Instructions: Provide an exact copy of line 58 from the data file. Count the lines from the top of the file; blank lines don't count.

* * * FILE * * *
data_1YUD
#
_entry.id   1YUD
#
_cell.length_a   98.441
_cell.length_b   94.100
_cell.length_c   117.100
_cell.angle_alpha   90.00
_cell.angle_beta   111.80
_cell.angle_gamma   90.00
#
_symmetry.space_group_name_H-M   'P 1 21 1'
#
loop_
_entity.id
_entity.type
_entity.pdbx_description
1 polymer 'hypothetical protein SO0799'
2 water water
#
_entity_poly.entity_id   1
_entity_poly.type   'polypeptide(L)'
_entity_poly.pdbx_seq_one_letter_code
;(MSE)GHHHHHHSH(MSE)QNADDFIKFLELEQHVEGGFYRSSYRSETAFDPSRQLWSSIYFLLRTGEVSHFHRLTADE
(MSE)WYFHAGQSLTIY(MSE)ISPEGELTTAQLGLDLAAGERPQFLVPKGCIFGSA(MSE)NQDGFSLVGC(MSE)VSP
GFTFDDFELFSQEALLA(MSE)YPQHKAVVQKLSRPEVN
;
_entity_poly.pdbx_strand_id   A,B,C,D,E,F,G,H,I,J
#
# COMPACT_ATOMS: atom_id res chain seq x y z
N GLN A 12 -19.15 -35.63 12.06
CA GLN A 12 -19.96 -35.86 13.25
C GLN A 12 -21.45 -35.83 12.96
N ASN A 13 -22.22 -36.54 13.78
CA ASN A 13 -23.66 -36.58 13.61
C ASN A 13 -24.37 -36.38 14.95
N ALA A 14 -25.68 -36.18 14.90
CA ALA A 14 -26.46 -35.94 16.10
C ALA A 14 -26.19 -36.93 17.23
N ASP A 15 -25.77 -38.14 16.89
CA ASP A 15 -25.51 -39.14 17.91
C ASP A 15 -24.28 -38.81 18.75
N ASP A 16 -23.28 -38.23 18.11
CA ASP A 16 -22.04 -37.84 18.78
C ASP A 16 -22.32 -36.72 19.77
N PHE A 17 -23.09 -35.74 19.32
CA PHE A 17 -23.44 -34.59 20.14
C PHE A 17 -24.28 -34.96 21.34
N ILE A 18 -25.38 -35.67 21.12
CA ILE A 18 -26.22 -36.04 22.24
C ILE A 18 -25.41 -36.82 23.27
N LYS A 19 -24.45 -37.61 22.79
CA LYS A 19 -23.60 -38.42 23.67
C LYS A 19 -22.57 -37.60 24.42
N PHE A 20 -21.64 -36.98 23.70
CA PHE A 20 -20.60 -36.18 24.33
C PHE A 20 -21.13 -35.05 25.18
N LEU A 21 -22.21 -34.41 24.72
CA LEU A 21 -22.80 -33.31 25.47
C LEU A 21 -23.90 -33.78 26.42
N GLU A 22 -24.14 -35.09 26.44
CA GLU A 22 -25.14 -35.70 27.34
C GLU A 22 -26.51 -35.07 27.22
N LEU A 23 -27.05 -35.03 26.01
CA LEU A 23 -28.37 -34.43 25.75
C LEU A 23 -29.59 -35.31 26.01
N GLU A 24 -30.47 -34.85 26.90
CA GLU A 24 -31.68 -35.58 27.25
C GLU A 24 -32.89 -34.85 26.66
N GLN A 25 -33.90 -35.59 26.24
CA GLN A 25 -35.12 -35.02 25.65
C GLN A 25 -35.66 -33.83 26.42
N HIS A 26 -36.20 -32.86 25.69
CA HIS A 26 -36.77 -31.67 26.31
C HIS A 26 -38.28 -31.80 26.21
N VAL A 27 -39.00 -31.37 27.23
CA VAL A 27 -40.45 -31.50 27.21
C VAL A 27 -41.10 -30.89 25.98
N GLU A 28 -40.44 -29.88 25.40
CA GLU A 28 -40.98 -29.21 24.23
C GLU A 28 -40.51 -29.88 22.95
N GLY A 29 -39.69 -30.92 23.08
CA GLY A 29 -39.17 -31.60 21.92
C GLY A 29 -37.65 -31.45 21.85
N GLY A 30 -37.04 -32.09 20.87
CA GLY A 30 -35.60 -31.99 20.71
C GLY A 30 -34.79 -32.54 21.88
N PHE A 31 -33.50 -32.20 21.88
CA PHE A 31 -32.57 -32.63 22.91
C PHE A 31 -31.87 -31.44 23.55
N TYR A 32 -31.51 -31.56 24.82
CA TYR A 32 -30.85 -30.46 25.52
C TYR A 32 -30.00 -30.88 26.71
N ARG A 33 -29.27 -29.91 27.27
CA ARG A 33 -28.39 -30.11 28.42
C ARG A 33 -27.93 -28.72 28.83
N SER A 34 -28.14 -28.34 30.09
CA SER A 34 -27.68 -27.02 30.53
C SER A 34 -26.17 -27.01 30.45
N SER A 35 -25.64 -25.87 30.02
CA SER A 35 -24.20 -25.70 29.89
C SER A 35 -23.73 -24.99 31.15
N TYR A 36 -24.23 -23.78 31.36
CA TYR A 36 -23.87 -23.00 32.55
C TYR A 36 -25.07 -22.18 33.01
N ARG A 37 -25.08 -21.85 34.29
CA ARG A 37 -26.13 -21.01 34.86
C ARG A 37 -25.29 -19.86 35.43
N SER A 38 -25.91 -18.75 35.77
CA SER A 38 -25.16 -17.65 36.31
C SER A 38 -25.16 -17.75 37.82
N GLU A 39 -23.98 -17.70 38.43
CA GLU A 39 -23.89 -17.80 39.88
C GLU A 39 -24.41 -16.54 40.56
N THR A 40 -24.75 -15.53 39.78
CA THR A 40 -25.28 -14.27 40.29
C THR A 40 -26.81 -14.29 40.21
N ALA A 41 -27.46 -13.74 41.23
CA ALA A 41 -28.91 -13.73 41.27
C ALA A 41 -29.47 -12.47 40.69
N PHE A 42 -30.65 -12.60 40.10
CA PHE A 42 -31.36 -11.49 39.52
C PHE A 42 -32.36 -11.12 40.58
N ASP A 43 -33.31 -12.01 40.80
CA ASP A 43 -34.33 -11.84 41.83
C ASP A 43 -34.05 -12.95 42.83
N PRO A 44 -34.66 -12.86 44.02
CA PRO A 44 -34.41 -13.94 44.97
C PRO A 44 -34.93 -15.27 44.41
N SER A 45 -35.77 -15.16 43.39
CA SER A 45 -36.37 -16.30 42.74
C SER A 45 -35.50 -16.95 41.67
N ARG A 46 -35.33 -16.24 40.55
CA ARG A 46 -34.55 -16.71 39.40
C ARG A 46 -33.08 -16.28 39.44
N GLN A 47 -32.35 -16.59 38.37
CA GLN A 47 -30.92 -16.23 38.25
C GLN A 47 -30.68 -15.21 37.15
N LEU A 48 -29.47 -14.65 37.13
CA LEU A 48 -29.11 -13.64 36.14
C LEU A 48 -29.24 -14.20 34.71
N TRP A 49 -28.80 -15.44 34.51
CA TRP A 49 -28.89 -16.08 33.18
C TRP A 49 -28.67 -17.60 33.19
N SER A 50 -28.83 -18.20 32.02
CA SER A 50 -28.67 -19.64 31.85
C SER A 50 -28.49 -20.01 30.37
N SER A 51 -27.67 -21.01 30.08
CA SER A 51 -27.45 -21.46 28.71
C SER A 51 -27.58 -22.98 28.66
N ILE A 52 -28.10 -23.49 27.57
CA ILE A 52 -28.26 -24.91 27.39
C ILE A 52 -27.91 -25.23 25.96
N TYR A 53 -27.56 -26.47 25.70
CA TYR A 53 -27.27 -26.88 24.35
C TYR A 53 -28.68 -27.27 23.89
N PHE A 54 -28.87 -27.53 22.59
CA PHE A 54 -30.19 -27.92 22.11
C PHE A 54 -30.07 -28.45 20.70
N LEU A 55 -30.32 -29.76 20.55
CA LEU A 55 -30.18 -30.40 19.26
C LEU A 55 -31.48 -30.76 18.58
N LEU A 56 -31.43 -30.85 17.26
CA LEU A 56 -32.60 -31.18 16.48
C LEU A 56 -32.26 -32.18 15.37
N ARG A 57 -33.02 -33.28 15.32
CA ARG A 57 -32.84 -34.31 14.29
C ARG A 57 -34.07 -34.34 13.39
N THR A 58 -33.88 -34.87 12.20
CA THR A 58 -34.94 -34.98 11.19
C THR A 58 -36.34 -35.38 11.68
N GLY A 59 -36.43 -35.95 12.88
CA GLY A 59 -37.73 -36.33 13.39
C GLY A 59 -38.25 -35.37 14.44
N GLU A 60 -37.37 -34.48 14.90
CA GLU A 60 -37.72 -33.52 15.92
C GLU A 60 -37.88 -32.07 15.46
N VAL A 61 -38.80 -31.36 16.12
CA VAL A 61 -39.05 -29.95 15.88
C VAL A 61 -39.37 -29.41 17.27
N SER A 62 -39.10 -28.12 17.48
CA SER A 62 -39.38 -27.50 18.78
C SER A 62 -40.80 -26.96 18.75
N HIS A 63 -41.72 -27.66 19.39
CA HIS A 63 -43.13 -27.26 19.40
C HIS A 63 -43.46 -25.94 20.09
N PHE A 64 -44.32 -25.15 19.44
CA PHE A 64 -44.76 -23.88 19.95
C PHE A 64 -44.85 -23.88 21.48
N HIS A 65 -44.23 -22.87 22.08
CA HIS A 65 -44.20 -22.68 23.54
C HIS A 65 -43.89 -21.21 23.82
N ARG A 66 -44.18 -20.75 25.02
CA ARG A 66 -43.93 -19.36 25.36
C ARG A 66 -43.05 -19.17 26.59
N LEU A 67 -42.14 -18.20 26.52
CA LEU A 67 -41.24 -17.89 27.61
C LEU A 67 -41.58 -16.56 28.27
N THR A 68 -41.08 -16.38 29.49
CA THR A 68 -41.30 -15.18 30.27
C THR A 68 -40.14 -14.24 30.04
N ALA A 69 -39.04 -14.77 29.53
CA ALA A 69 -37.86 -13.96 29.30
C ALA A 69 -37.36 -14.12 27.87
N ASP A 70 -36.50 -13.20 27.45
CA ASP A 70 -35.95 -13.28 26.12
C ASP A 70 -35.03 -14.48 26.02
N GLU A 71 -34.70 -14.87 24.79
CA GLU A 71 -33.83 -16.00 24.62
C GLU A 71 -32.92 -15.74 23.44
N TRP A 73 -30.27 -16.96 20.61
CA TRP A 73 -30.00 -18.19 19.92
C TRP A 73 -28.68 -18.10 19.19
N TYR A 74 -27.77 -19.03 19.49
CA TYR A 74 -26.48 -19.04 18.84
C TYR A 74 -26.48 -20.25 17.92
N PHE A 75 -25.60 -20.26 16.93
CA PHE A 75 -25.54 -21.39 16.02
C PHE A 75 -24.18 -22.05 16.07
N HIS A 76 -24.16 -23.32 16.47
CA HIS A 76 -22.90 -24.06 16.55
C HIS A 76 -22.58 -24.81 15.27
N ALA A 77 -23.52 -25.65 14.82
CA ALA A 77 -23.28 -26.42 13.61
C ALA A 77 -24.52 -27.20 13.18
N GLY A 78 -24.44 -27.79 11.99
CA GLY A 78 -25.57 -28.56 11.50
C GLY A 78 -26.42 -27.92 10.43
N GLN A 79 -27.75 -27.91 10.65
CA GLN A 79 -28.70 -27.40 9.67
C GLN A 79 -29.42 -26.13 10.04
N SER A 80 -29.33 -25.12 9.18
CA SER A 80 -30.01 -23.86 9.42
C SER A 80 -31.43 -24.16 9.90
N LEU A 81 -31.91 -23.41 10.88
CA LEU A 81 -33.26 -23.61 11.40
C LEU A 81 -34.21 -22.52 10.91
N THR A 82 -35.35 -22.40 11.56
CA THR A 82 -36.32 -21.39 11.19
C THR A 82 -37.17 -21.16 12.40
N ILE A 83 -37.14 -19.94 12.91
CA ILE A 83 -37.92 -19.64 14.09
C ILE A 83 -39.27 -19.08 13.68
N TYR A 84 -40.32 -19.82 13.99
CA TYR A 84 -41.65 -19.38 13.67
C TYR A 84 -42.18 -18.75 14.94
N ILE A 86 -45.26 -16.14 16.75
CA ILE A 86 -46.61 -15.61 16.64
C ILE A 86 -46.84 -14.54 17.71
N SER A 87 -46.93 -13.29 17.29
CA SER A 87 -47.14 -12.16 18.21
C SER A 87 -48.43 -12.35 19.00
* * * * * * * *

N LEU A 21 -22.21 -34.41 24.72